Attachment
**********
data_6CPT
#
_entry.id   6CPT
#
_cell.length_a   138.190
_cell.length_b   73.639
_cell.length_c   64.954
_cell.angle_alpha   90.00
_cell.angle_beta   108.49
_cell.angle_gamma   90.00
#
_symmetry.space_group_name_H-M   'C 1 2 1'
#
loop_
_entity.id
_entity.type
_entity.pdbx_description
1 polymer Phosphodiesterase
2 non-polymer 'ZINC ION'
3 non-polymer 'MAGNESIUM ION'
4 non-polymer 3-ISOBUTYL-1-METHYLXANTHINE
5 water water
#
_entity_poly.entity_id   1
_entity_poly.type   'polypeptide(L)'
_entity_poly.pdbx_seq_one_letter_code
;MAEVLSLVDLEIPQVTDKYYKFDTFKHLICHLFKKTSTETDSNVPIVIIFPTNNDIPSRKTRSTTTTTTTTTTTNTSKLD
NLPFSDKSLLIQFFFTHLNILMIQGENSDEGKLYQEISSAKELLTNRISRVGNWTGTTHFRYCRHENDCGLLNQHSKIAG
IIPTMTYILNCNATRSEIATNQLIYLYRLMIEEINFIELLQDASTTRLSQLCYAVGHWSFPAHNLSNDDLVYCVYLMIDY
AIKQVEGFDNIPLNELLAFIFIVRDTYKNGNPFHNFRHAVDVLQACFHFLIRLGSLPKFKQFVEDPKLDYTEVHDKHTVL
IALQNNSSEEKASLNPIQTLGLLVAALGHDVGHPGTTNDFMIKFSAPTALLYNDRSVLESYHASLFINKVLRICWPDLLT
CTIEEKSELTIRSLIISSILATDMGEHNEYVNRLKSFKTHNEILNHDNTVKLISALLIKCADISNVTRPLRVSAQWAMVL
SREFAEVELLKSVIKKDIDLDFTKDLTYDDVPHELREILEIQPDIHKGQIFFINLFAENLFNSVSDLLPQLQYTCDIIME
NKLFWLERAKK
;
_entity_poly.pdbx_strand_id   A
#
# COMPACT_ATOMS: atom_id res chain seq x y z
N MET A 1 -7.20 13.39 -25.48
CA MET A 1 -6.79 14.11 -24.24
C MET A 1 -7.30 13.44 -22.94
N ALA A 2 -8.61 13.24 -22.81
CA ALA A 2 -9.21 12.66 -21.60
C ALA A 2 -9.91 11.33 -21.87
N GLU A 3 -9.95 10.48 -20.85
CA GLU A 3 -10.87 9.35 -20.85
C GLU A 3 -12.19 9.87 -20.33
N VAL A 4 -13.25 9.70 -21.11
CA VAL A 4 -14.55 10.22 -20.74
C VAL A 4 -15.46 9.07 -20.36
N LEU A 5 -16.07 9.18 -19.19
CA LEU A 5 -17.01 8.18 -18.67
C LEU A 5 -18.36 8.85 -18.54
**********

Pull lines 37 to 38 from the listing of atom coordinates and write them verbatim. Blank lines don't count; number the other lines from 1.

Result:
#
# COMPACT_ATOMS: atom_id res chain seq x y z